The CMCF strongly advocate continued commitment to multiculturalism, and we share the strong concerns about the introduction of a citizenship test that many groups such as FECCA have. Multiculturalism has been a cornerstone of the development of our nation. It has enriched and shaped our society throughout our short history, creating the Australian way of life. The proposal to place another barrier in the path of gaining citizenship is an insult to the positive impact that immigration has had on Australia. As the proposed test will prevent some people from gaining the rights of citizens, we should, therefore, look at it from a human rights perspective. People with a disability, those who have low literacy levels, people who have experienced torture or trauma and those who have fundamentally different beliefs are likely to be discriminated against by the test. Consistent with our attitude of a ‘fair go for all’, Australia as a nation has always valued diversity, inclusiveness and tolerance. These values, rather than a one-off quiz or test, are more likely to lead to the social unity that the government is seeking to achieve.

The introduction of a citizenship test is not an efficient use of public resources, as we stated in our submission. There are more practical and effective ways of using funds that will be spent on developing, administering and monitoring the proposed test—for example, on English language classes, ongoing community integration programs, employment skills programs, community support services, reciprocity programs—such as volunteer and community participation agreements—or a range of social cohesion or education programs. The focus of any citizenship funds should be on ensuring successful settlement and on ongoing support to ensure good citizenship, rather than on one-off multiple-choice tests.

In conclusion, CMCF agree that Australian citizenship is much more than a ceremony. A multiple choice test would not change that. Australian citizenship is an opportunity to embrace the Australian way of life, which is different for all of us. Giving one minister the power to determine what is the Australian way of life and what values are Australian or un-Australian is the key issue for the Canberra Multicultural Community Forum. For all of these reasons the CMCF does not support the bill. Thank you for the opportunity to speak.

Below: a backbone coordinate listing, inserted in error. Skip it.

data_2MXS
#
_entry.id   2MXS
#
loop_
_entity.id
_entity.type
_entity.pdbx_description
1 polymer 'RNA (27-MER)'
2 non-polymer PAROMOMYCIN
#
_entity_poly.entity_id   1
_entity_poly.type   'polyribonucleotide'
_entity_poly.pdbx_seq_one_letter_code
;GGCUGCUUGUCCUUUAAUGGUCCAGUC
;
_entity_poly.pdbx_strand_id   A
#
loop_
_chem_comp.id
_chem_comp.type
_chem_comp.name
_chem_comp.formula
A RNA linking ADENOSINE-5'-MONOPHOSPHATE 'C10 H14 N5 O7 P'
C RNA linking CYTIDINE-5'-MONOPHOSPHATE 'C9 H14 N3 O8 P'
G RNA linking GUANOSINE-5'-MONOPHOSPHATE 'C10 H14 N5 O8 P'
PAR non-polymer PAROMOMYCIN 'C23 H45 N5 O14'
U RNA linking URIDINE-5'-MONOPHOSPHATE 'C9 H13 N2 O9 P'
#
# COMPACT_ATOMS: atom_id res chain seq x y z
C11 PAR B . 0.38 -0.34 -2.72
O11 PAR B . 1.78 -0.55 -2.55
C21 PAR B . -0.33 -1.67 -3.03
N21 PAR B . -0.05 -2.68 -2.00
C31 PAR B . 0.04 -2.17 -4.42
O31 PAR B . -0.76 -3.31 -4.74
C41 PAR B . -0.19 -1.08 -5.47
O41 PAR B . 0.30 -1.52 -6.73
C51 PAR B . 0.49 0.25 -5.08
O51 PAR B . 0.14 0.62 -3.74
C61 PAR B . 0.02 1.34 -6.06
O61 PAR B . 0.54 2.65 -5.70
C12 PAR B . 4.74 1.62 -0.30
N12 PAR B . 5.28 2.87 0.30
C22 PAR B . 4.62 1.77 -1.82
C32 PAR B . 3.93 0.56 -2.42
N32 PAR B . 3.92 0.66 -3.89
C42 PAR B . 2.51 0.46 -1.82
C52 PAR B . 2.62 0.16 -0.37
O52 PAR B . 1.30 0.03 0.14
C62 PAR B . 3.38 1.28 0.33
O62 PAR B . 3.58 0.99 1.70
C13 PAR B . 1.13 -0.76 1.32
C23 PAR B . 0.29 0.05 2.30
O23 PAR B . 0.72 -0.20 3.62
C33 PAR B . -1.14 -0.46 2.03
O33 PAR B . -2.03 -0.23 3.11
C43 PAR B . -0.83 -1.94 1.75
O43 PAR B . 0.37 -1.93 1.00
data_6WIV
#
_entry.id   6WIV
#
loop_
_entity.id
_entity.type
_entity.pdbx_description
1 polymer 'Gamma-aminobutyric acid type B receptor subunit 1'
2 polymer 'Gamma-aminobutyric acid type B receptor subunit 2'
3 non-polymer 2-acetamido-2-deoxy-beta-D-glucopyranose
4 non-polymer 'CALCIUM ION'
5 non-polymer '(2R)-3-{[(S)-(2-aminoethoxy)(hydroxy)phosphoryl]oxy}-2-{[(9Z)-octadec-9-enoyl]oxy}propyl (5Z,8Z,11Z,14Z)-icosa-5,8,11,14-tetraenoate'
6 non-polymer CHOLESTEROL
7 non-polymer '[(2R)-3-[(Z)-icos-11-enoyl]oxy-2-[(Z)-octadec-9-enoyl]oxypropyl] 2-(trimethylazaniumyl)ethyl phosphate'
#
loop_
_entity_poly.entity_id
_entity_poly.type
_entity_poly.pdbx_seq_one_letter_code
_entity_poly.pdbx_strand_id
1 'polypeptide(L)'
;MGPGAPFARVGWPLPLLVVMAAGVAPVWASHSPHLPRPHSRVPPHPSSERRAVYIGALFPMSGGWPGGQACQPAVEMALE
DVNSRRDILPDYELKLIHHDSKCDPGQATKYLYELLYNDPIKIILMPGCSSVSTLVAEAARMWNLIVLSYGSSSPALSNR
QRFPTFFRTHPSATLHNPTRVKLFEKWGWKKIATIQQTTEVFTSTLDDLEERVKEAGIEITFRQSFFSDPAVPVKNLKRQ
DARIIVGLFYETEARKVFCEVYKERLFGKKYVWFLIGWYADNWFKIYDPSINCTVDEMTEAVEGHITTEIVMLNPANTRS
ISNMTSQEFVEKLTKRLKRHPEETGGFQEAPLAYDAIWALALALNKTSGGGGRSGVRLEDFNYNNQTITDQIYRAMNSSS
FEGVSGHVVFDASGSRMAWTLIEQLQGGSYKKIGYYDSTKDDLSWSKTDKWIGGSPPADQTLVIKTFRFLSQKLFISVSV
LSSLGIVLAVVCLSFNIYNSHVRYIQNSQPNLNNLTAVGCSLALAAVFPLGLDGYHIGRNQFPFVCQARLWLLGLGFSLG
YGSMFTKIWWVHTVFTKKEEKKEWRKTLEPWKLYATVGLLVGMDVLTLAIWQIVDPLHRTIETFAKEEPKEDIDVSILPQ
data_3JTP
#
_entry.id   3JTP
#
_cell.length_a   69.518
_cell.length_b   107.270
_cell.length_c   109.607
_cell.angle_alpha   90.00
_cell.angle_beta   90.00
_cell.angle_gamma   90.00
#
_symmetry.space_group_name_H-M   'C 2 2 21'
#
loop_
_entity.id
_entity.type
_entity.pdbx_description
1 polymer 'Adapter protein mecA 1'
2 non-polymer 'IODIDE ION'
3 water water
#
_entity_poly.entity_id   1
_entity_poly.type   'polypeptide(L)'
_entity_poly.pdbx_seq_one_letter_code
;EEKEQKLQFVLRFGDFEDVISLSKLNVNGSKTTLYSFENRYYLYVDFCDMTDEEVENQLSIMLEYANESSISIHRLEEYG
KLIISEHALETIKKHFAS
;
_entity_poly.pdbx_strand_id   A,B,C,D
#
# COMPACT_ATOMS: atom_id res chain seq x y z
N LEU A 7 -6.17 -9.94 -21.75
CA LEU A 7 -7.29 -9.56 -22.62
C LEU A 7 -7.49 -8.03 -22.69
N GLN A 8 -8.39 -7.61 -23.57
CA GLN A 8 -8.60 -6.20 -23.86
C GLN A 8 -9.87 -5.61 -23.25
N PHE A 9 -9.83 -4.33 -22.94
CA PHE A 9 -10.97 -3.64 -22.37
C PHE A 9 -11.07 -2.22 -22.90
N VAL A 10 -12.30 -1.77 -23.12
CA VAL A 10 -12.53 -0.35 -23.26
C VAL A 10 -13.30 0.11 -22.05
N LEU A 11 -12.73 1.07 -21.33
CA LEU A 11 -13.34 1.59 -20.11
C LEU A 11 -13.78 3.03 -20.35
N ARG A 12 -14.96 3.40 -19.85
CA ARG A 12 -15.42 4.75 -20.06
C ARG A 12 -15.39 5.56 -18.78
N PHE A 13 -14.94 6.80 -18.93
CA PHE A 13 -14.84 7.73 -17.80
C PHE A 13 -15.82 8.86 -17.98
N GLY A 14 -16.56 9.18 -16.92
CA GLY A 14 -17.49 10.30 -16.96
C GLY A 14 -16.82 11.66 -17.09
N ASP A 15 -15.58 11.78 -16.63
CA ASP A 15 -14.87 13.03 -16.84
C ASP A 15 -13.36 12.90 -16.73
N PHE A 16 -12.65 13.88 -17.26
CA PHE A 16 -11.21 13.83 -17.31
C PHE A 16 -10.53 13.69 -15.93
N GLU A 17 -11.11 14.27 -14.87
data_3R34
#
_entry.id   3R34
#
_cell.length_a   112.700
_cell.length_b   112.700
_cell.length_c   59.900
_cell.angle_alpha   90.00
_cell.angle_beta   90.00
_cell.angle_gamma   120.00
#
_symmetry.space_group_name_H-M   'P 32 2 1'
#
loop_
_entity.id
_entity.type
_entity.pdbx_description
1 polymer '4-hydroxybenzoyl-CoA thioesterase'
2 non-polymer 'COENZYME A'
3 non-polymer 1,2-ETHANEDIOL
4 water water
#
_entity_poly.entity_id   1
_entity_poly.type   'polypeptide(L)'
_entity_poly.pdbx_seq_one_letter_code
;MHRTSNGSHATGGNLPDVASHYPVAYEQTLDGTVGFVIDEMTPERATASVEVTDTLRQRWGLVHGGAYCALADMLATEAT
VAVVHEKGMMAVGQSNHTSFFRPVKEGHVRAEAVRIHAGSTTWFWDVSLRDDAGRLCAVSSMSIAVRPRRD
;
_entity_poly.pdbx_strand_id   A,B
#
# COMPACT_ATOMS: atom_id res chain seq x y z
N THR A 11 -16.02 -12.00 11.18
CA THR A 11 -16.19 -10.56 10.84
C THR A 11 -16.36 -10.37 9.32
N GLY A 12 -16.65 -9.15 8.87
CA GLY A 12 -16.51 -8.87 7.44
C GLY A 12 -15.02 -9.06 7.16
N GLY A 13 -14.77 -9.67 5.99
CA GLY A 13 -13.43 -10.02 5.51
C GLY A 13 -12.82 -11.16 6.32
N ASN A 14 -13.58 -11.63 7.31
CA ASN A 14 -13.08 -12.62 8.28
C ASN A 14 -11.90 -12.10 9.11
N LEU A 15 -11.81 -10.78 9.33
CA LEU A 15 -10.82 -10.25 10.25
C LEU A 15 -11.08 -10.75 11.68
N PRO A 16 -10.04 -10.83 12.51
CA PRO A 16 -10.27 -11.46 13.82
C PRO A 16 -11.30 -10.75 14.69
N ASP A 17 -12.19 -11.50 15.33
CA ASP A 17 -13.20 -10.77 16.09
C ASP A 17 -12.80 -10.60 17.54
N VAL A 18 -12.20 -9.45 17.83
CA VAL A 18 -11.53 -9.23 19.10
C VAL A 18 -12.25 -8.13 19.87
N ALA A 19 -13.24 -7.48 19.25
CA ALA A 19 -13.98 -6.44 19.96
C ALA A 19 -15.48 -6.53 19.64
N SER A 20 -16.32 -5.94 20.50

Mr Kulasingham —Some of the concerns that FECCA has in relation to the bill and the provisions are the ambiguity of the description of how the test will be conducted and of the structure of the test. We feel that there should be more public consultation into more practical questions that should be asked as opposed to the ones that it is rumoured will be asked. From my experience with migrants from the subcontinent, the most pressing issues that citizenship aspirants look for include such things as how to familiarise themselves with the Australian way of filling out a form, renewing their drivers licences, and knowing when something expires, like your Medicare card. We say that if the test is going to progress in that form, they should be tested on things like that—things that have practical uses for their lives in Australia

Senator HURLEY —One of the justifications for bringing in English tests is that, in contrast to the big waves of immigration that occurred after the Second World War and during the fifties and sixties, English is now a more important requirement for getting by in our society. Would you agree with that and would you see that as a justification for introducing this test?